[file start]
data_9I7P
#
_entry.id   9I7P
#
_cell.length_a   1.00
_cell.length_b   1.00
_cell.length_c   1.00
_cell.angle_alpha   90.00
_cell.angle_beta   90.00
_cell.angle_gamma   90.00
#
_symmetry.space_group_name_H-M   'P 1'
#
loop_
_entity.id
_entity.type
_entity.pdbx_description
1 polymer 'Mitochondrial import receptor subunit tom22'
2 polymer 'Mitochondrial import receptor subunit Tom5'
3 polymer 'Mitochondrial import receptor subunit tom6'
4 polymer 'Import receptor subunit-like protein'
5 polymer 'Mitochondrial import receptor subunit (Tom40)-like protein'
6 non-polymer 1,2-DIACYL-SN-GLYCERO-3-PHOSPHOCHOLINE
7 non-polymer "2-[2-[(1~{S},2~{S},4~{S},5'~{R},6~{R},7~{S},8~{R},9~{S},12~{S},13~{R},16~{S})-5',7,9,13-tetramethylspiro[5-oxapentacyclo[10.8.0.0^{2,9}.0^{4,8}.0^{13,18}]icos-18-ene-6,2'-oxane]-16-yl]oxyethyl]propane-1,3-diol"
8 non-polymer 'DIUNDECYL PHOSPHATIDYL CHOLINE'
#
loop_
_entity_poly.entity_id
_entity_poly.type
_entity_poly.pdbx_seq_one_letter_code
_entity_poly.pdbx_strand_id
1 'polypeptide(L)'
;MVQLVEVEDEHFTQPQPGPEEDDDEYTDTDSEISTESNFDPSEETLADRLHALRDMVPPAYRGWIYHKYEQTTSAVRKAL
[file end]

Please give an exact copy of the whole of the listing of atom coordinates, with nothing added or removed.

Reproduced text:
data_9I7P
#
_entry.id   9I7P
#
_cell.length_a   1.00
_cell.length_b   1.00
_cell.length_c   1.00
_cell.angle_alpha   90.00
_cell.angle_beta   90.00
_cell.angle_gamma   90.00
#
_symmetry.space_group_name_H-M   'P 1'
#
loop_
_entity.id
_entity.type
_entity.pdbx_description
1 polymer 'Mitochondrial import receptor subunit tom22'
2 polymer 'Mitochondrial import receptor subunit Tom5'
3 polymer 'Mitochondrial import receptor subunit tom6'
4 polymer 'Import receptor subunit-like protein'
5 polymer 'Mitochondrial import receptor subunit (Tom40)-like protein'
6 non-polymer 1,2-DIACYL-SN-GLYCERO-3-PHOSPHOCHOLINE
7 non-polymer "2-[2-[(1~{S},2~{S},4~{S},5'~{R},6~{R},7~{S},8~{R},9~{S},12~{S},13~{R},16~{S})-5',7,9,13-tetramethylspiro[5-oxapentacyclo[10.8.0.0^{2,9}.0^{4,8}.0^{13,18}]icos-18-ene-6,2'-oxane]-16-yl]oxyethyl]propane-1,3-diol"
8 non-polymer 'DIUNDECYL PHOSPHATIDYL CHOLINE'
#
loop_
_entity_poly.entity_id
_entity_poly.type
_entity_poly.pdbx_seq_one_letter_code
_entity_poly.pdbx_strand_id
1 'polypeptide(L)'
;MVQLVEVEDEHFTQPQPGPEEDDDEYTDTDSEISTESNFDPSEETLADRLHALRDMVPPAYRGWIYHKYEQTTSAVRKAL